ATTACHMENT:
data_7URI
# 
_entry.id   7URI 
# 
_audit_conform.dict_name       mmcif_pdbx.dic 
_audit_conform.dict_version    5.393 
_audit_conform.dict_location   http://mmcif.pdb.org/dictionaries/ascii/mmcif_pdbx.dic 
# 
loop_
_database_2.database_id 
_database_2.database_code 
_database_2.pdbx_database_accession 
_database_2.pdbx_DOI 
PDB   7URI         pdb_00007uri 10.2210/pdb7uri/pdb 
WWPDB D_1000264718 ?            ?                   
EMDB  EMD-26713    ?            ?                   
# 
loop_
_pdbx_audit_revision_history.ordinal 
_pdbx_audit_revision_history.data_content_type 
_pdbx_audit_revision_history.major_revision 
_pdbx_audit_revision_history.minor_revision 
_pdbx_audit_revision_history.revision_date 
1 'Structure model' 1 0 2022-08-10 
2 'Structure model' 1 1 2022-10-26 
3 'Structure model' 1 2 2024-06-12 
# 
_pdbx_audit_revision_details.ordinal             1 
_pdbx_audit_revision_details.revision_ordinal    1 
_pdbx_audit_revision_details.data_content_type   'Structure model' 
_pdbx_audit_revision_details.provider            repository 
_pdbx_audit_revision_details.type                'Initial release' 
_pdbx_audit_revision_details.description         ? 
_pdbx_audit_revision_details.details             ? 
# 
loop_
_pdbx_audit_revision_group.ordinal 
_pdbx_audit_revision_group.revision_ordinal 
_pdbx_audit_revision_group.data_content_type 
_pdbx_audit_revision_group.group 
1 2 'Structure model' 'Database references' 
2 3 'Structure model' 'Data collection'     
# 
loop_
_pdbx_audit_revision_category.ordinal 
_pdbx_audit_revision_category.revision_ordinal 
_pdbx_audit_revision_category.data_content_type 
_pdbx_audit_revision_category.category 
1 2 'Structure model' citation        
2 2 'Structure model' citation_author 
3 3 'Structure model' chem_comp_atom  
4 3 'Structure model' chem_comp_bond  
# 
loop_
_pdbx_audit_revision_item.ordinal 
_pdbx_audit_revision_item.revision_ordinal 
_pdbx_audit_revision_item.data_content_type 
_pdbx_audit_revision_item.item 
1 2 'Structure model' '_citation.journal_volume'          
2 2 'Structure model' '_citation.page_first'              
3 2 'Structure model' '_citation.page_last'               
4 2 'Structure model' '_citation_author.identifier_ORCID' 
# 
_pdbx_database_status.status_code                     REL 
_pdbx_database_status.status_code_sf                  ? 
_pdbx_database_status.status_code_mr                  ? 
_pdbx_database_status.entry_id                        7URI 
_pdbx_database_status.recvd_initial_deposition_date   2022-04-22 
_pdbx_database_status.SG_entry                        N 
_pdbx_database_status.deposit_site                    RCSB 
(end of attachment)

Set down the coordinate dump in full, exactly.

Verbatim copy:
data_7URI
# 
_entry.id   7URI 
# 
_audit_conform.dict_name       mmcif_pdbx.dic 
_audit_conform.dict_version    5.393 
_audit_conform.dict_location   http://mmcif.pdb.org/dictionaries/ascii/mmcif_pdbx.dic 
# 
loop_
_database_2.database_id 
_database_2.database_code 
_database_2.pdbx_database_accession 
_database_2.pdbx_DOI 
PDB   7URI         pdb_00007uri 10.2210/pdb7uri/pdb 
WWPDB D_1000264718 ?            ?                   
EMDB  EMD-26713    ?            ?                   
# 
loop_
_pdbx_audit_revision_history.ordinal 
_pdbx_audit_revision_history.data_content_type 
_pdbx_audit_revision_history.major_revision 
_pdbx_audit_revision_history.minor_revision 
_pdbx_audit_revision_history.revision_date 
1 'Structure model' 1 0 2022-08-10 
2 'Structure model' 1 1 2022-10-26 
3 'Structure model' 1 2 2024-06-12 
# 
_pdbx_audit_revision_details.ordinal             1 
_pdbx_audit_revision_details.revision_ordinal    1 
_pdbx_audit_revision_details.data_content_type   'Structure model' 
_pdbx_audit_revision_details.provider            repository 
_pdbx_audit_revision_details.type                'Initial release' 
_pdbx_audit_revision_details.description         ? 
_pdbx_audit_revision_details.details             ? 
# 
loop_
_pdbx_audit_revision_group.ordinal 
_pdbx_audit_revision_group.revision_ordinal 
_pdbx_audit_revision_group.data_content_type 
_pdbx_audit_revision_group.group 
1 2 'Structure model' 'Database references' 
2 3 'Structure model' 'Data collection'     
# 
loop_
_pdbx_audit_revision_category.ordinal 
_pdbx_audit_revision_category.revision_ordinal 
_pdbx_audit_revision_category.data_content_type 
_pdbx_audit_revision_category.category 
1 2 'Structure model' citation        
2 2 'Structure model' citation_author 
3 3 'Structure model' chem_comp_atom  
4 3 'Structure model' chem_comp_bond  
# 
loop_
_pdbx_audit_revision_item.ordinal 
_pdbx_audit_revision_item.revision_ordinal 
_pdbx_audit_revision_item.data_content_type 
_pdbx_audit_revision_item.item 
1 2 'Structure model' '_citation.journal_volume'          
2 2 'Structure model' '_citation.page_first'              
3 2 'Structure model' '_citation.page_last'               
4 2 'Structure model' '_citation_author.identifier_ORCID' 
# 
_pdbx_database_status.status_code                     REL 
_pdbx_database_status.status_code_sf                  ? 
_pdbx_database_status.status_code_mr                  ? 
_pdbx_database_status.entry_id                        7URI 
_pdbx_database_status.recvd_initial_deposition_date   2022-04-22 
_pdbx_database_status.SG_entry                        N 
_pdbx_database_status.deposit_site                    RCSB 